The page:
For an introduction to the series, read this.
We continue moving through my church’s statement of faith on the doctrine of salvation:
Statement of Faith Article for the Week
Justification is God’s gracious and full acquittal upon principles of His righteousness of all sinners who repent and believe in Christ. It includes the pardon of sin and the promise of eternal life, which are not bestowed, because of any righteous works which the believer has done but solely through faith by which Christ’s perfect righteousness is freely imputed to the believer by God. Justification brings the believer into a relationship of peace and favor with God.
Thoughts for Discussion with Children
When somebody has been accused of a crime, he normally goes to a courtroom where his case presented before a jury, a group of twelve people who will decide whether or not he is guilty and should be punished. First, a lawyer makes the argument for why the jury should say he is guilty, and then another lawyer argues for why the jury should say he is not guilty. Then, when all of the arguments are made, the jury gives their decision, either “guilty,” or “not guilty.”
What would happen if a jury knew that a man was guilty but said, “not guilty” instead? Of course, that would be wrong. But the strange thing about the gospel is that God does exactly that! God, knowing full well how guilty we are, delivers his verdict, “not guilty” for all who believe in Jesus as their hope. How can this be?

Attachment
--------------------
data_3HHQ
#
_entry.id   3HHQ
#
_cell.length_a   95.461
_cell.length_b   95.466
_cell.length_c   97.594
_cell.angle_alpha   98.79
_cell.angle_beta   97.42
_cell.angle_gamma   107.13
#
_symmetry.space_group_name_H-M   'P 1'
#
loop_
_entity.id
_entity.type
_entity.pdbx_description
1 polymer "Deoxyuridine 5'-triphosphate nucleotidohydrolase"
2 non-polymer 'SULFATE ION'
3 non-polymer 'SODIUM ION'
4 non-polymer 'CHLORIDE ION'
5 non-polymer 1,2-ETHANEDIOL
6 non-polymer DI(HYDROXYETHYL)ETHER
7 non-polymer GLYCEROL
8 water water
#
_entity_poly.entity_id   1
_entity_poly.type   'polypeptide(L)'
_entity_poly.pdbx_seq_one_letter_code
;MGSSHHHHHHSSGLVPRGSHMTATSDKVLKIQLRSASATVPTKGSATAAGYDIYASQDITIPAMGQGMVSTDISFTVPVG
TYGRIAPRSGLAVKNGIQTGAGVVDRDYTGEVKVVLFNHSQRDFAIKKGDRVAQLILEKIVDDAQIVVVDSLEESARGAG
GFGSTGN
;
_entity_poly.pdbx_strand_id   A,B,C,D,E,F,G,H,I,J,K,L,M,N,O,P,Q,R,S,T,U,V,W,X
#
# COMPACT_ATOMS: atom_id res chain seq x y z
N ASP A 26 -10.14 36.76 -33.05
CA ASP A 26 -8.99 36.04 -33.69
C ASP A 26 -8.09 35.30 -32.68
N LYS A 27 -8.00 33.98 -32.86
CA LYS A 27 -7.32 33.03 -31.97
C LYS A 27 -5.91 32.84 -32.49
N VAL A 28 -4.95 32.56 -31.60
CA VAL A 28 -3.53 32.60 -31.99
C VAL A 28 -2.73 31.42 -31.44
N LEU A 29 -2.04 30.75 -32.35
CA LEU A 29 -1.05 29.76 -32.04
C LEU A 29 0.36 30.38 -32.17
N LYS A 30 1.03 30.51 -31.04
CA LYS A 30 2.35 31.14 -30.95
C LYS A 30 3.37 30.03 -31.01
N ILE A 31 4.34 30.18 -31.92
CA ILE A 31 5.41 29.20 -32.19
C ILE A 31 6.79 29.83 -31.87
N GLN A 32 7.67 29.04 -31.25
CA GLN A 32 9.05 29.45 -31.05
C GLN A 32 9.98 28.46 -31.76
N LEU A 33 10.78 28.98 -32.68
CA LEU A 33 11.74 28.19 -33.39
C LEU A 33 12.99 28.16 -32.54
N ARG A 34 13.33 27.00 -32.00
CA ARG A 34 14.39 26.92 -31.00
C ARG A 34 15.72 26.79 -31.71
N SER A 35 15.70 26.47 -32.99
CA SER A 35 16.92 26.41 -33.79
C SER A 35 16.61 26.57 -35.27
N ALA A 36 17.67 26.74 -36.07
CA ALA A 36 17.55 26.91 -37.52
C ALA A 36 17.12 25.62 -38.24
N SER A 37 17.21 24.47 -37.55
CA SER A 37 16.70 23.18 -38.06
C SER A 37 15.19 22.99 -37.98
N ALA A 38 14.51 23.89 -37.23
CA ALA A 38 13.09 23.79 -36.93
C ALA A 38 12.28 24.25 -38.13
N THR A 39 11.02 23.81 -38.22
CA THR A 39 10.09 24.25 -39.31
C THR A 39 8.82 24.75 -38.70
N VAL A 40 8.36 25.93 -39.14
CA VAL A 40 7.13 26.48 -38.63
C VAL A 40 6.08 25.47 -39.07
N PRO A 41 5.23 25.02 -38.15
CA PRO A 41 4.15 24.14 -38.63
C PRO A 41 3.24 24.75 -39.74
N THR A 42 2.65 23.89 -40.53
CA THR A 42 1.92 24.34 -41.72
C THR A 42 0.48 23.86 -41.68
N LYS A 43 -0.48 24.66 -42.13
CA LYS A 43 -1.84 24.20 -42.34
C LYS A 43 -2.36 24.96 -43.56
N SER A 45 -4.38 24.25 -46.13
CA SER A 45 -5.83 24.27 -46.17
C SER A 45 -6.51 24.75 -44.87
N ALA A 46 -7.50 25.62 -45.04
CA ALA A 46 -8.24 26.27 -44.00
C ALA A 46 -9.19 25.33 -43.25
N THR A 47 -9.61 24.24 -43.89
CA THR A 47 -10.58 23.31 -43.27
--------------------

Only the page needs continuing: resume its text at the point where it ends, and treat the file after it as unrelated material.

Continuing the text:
It’s because Jesus has fulfilled the Law perfectly and has already paid for our sins that we can be declared “not guilty,” or right with God, because we are joined to him by faith. His righteousness becomes our righteousness. We are saved from God’s judgment, not because of anything we have done, but only because of what Jesus Christ has done for us. This is what justification is. God “justifies” us when he says we are not guilty but righteous, not because we have done anything to deserve it, but because God sees the righteousness of Jesus Christ wrapped around us like a robe. If we did not have the hope of justification by faith alone, not by our works, we would have no hope at all before God. Jesus is our only hope, but he is hope enough.
Suggested reading for the week: Romans 3:21-26; 4:1-8; 2 Corinthians 5:21; Ephesians 2:1-10.